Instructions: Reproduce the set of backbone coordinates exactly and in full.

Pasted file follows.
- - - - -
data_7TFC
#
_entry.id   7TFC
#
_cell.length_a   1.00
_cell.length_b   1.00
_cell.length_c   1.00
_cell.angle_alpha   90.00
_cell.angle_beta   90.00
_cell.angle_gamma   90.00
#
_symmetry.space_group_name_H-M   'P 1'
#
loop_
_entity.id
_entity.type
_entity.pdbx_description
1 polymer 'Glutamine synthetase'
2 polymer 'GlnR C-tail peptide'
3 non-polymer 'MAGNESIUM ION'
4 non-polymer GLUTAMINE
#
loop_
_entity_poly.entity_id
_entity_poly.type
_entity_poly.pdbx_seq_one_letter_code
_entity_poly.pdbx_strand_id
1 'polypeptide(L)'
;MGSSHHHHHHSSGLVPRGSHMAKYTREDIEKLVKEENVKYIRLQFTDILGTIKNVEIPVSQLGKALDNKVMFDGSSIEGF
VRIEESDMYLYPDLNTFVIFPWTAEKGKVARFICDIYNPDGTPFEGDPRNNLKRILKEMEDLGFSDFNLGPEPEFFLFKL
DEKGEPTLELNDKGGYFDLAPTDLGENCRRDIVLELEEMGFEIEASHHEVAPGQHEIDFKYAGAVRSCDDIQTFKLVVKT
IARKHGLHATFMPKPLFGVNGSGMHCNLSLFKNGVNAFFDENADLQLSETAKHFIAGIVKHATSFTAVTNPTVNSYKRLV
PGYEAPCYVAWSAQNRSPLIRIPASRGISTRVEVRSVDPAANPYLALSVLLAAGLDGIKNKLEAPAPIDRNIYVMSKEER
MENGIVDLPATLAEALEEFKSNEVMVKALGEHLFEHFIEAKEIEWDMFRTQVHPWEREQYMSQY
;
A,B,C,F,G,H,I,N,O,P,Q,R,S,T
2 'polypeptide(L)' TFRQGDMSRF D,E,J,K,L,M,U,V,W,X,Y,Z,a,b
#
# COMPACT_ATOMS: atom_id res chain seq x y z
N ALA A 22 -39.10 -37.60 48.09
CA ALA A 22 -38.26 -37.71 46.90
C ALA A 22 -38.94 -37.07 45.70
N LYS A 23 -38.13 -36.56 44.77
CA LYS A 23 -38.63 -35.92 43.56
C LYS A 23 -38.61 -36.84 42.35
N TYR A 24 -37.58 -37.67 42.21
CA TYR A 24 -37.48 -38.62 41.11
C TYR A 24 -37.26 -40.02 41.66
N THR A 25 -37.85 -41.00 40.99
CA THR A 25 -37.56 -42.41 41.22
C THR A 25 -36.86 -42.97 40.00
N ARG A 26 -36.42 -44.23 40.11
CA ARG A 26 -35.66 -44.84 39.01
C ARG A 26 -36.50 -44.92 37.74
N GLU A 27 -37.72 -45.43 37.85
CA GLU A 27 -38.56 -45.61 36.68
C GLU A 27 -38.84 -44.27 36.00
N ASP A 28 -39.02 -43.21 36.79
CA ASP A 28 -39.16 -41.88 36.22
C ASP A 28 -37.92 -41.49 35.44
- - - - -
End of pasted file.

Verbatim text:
data_7TFC
#
_entry.id   7TFC
#
_cell.length_a   1.00
_cell.length_b   1.00
_cell.length_c   1.00
_cell.angle_alpha   90.00
_cell.angle_beta   90.00
_cell.angle_gamma   90.00
#
_symmetry.space_group_name_H-M   'P 1'
#
loop_
_entity.id
_entity.type
_entity.pdbx_description
1 polymer 'Glutamine synthetase'
2 polymer 'GlnR C-tail peptide'
3 non-polymer 'MAGNESIUM ION'
4 non-polymer GLUTAMINE
#
loop_
_entity_poly.entity_id
_entity_poly.type
_entity_poly.pdbx_seq_one_letter_code
_entity_poly.pdbx_strand_id
1 'polypeptide(L)'
;MGSSHHHHHHSSGLVPRGSHMAKYTREDIEKLVKEENVKYIRLQFTDILGTIKNVEIPVSQLGKALDNKVMFDGSSIEGF
VRIEESDMYLYPDLNTFVIFPWTAEKGKVARFICDIYNPDGTPFEGDPRNNLKRILKEMEDLGFSDFNLGPEPEFFLFKL
DEKGEPTLELNDKGGYFDLAPTDLGENCRRDIVLELEEMGFEIEASHHEVAPGQHEIDFKYAGAVRSCDDIQTFKLVVKT
IARKHGLHATFMPKPLFGVNGSGMHCNLSLFKNGVNAFFDENADLQLSETAKHFIAGIVKHATSFTAVTNPTVNSYKRLV
PGYEAPCYVAWSAQNRSPLIRIPASRGISTRVEVRSVDPAANPYLALSVLLAAGLDGIKNKLEAPAPIDRNIYVMSKEER
MENGIVDLPATLAEALEEFKSNEVMVKALGEHLFEHFIEAKEIEWDMFRTQVHPWEREQYMSQY
;
A,B,C,F,G,H,I,N,O,P,Q,R,S,T
2 'polypeptide(L)' TFRQGDMSRF D,E,J,K,L,M,U,V,W,X,Y,Z,a,b
#
# COMPACT_ATOMS: atom_id res chain seq x y z
N ALA A 22 -39.10 -37.60 48.09
CA ALA A 22 -38.26 -37.71 46.90
C ALA A 22 -38.94 -37.07 45.70
N LYS A 23 -38.13 -36.56 44.77
CA LYS A 23 -38.63 -35.92 43.56
C LYS A 23 -38.61 -36.84 42.35
N TYR A 24 -37.58 -37.67 42.21
CA TYR A 24 -37.48 -38.62 41.11
C TYR A 24 -37.26 -40.02 41.66
N THR A 25 -37.85 -41.00 40.99
CA THR A 25 -37.56 -42.41 41.22
C THR A 25 -36.86 -42.97 40.00
N ARG A 26 -36.42 -44.23 40.11
CA ARG A 26 -35.66 -44.84 39.01
C ARG A 26 -36.50 -44.92 37.74
N GLU A 27 -37.72 -45.43 37.85
CA GLU A 27 -38.56 -45.61 36.68
C GLU A 27 -38.84 -44.27 36.00
N ASP A 28 -39.02 -43.21 36.79
CA ASP A 28 -39.16 -41.88 36.22
C ASP A 28 -37.92 -41.49 35.44